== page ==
Neighborhoods of Care: Enhancing NICU Design for Better Communication

Space shapes behavior. For architects, this is a fundamental truth that not only gives meaning to our design decisions, but it is one we see confirmed daily through the impact of our designs.

Design decisions can connect people. They can also isolate. This is a concern with current developments in the design of Neonatal Intensive Care Units (NICUs). As new NICUs are built and old ones are renovated, many are embracing the concept of single-family rooms. There is a good reason for this. Single family rooms not only provide privacy and comfort, but they’ve been associated with positive health outcomes for patients and their families.

However, as design has trended in this direction, the perception has developed that it leads to decreased collaboration and increased isolation. To investigate this concern, we participated in a multidisciplinary research project led by Lindsay Fay (University of Kentucky) and Sarah Julien-Bell (University of Illinois at Urbana-Champaign) to study the amount of time healthcare staff in Single Family Room NICUs spent communicating with each other and patients. GBBN led the data analyses efforts and Zahra Hajibabaei (University of Kentucky) used Space Syntax (space analysis software) to compare the old and new NICU spatial configurations.

We found that Single Family Room NICU design, guided by the “neighborhood” model with decentralized nurse stations and huddles, did not see a significant difference in the amount of communication or isolation that healthcare workers experienced.

Some of our findings include the following:

  • The exploratory analysis reveals that face-to-face communication remains the primary mode of communication among healthcare providers. Across all healthcare providers we observed, face-to-face communication occurred an average of 31.5 minutes out of every 90 minutes. Communication via technology occurred an average of 7 minutes of those same 90 minutes.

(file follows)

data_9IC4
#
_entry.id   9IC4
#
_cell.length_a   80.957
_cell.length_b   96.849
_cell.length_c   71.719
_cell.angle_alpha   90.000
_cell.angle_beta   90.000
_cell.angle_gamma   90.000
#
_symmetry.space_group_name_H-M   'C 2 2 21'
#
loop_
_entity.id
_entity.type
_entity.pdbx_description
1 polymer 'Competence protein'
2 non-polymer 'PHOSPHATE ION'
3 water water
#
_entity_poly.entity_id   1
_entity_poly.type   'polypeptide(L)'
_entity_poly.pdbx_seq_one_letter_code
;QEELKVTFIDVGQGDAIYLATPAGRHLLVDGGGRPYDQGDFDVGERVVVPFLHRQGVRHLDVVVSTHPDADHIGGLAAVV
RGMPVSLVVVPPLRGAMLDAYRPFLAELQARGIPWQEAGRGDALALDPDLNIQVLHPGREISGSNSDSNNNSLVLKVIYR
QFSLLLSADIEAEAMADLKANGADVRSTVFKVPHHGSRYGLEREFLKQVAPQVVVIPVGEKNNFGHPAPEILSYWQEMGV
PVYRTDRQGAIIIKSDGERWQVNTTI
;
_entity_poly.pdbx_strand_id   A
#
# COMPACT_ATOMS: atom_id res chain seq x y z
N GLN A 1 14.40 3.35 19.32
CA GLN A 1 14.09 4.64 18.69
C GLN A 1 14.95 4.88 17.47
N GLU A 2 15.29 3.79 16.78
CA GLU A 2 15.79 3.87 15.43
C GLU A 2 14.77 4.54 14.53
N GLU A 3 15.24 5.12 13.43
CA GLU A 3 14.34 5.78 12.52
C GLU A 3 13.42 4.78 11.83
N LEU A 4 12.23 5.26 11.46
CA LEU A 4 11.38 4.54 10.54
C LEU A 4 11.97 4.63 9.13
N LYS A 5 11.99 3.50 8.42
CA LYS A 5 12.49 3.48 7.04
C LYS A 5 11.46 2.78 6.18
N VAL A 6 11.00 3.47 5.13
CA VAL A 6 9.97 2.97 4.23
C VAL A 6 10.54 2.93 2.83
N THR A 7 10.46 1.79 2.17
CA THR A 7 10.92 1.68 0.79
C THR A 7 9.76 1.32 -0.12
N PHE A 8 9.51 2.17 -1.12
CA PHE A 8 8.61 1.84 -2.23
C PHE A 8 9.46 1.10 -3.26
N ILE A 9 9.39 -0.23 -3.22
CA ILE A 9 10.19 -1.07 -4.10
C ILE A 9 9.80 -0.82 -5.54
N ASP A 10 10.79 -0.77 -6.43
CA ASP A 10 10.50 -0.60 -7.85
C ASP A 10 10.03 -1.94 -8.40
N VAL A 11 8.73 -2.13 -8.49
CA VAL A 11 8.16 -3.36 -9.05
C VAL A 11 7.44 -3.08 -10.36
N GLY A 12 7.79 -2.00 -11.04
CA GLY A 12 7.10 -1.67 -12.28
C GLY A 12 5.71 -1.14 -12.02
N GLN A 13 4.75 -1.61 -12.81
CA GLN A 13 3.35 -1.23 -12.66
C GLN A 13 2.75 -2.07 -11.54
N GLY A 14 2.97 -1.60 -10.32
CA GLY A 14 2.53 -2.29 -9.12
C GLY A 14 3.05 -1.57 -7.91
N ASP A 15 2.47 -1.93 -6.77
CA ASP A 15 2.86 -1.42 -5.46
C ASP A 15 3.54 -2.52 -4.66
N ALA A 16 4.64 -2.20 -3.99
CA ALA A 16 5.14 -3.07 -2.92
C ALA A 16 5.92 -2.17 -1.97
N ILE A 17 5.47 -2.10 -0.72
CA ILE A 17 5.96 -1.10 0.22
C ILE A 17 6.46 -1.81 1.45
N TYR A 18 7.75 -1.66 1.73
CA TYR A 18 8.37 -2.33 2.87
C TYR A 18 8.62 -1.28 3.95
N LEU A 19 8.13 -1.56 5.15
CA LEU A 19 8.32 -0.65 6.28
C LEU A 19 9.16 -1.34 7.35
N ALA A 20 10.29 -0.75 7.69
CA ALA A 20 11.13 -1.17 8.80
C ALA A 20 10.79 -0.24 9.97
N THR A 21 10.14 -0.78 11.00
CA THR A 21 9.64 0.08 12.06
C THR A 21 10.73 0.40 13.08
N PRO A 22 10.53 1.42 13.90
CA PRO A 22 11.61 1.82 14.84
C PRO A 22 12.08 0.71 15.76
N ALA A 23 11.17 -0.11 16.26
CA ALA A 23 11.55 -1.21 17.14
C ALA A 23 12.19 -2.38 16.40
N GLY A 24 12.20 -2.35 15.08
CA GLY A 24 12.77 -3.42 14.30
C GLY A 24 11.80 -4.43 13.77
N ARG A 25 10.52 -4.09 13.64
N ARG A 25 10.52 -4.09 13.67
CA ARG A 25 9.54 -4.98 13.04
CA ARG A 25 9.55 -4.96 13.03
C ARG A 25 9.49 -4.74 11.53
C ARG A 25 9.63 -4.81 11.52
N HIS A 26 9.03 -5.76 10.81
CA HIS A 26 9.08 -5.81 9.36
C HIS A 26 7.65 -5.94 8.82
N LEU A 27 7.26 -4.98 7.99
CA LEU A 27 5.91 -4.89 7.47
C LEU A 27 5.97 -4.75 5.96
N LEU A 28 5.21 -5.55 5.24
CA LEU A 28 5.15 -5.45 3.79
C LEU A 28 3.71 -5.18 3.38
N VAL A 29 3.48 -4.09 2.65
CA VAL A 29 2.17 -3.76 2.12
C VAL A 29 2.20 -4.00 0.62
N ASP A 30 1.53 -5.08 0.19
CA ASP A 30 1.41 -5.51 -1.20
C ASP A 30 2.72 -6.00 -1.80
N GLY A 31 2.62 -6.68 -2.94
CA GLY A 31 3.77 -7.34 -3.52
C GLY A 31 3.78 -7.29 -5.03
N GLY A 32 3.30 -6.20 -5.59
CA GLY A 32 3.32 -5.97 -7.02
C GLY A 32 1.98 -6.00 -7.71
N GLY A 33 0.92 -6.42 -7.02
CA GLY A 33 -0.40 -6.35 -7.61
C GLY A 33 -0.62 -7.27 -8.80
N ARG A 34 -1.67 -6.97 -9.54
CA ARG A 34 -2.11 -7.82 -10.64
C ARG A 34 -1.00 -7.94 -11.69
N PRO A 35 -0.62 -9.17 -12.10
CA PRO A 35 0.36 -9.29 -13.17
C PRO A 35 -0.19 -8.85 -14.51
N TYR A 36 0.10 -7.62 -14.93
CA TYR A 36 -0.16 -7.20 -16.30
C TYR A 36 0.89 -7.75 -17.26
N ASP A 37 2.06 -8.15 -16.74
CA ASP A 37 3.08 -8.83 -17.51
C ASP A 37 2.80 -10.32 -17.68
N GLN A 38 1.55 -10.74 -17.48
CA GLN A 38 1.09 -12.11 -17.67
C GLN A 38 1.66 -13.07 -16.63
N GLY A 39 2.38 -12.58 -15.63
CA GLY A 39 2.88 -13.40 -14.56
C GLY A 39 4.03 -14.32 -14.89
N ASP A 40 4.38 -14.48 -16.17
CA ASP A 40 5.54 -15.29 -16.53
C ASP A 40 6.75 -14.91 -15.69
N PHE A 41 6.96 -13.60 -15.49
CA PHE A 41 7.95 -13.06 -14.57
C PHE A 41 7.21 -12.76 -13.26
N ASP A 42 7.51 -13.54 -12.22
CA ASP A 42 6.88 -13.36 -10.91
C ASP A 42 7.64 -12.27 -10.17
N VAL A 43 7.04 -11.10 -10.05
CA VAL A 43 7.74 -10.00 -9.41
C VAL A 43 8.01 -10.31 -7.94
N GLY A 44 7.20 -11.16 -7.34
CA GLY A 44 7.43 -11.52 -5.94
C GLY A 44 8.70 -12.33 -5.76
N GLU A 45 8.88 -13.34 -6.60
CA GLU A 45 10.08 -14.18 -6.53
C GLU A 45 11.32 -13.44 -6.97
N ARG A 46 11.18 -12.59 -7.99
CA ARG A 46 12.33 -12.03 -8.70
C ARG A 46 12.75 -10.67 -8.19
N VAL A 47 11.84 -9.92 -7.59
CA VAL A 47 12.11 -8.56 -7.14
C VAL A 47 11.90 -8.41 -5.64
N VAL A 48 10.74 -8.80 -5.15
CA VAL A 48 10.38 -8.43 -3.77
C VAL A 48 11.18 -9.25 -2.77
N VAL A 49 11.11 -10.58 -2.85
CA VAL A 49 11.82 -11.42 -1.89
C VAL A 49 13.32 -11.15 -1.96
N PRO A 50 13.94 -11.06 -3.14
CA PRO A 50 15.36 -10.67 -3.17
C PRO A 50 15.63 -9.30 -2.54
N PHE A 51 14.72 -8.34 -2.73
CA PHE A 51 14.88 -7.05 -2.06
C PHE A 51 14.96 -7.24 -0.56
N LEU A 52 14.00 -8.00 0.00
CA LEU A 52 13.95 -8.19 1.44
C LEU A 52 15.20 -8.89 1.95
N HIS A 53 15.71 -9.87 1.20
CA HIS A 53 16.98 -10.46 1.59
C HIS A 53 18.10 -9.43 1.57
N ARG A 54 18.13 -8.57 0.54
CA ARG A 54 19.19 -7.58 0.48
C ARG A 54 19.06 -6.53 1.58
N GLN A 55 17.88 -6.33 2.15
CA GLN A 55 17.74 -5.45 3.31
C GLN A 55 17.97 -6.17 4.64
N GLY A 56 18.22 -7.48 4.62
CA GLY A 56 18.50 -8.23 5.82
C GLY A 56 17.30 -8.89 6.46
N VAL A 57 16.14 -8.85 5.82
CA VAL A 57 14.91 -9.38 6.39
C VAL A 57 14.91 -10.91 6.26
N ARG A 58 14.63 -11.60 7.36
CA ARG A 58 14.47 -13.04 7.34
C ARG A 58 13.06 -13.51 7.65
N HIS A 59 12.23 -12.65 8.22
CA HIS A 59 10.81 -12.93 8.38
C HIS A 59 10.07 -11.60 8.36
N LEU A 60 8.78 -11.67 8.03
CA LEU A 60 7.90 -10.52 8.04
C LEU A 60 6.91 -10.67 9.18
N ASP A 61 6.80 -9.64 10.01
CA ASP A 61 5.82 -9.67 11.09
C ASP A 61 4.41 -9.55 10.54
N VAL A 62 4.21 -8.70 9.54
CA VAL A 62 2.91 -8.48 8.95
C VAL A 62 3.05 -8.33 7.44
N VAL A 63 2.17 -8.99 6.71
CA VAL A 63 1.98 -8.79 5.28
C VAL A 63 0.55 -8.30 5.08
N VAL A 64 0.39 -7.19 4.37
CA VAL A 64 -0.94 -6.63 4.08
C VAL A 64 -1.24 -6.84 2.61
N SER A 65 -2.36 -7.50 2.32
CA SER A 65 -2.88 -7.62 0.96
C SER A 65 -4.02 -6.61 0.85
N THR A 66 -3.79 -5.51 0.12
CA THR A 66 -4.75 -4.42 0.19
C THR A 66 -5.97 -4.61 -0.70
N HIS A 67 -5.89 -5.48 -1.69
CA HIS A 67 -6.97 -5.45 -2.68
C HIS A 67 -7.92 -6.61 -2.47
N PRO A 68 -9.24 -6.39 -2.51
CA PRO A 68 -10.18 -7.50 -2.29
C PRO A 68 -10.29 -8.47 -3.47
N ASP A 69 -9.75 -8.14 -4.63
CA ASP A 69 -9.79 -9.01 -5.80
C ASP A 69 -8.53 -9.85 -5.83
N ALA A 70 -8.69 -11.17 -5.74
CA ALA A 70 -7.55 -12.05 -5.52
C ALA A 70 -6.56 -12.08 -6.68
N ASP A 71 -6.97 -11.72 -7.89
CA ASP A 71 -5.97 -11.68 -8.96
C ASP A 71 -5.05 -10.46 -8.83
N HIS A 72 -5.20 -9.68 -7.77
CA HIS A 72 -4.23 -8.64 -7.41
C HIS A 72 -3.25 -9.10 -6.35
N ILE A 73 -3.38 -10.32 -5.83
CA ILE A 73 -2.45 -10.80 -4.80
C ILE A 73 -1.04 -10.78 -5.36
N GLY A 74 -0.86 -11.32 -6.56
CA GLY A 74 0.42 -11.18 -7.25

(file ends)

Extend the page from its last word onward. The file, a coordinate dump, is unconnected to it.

• While communication modes were equal across healthcare providers, variations in face-to-face communication topics varied among staff roles. Nurses, respiratory therapists, and nursing care technicians spend more time engaging in informal talk.

Our research was recently presented at the Kentucky Conference on Health Communication. See the presentation here.

The design of UK HealthCare’s Kentucky Children’s Hospital Neonatal Intensive Care Unit was a collaborative effort between HGA and GBBN. The research and data collection were facilitated by Shannon Haynes, Patient Care Manager at UK HealthCare.

The full research team includes:

  • Lindsey Fay, Associate Professor, Associate Dean for Research and Director of Graduate Studies at UK College of Design
  • Sarah Julien-Bell, Director of Institutional Effectiveness at Mount Carmel College of Nursing, University of Illinois Urbana-Champaign
  • Shan Jiang, Ph.D, Associate | Director of Research at GBBN
  • Zahra Daneshvar, Interior Designer & Researcher at GBBN
  • Zahra Hajibabaei, Graduate Research Assistant at School of Interiors, UK College of Design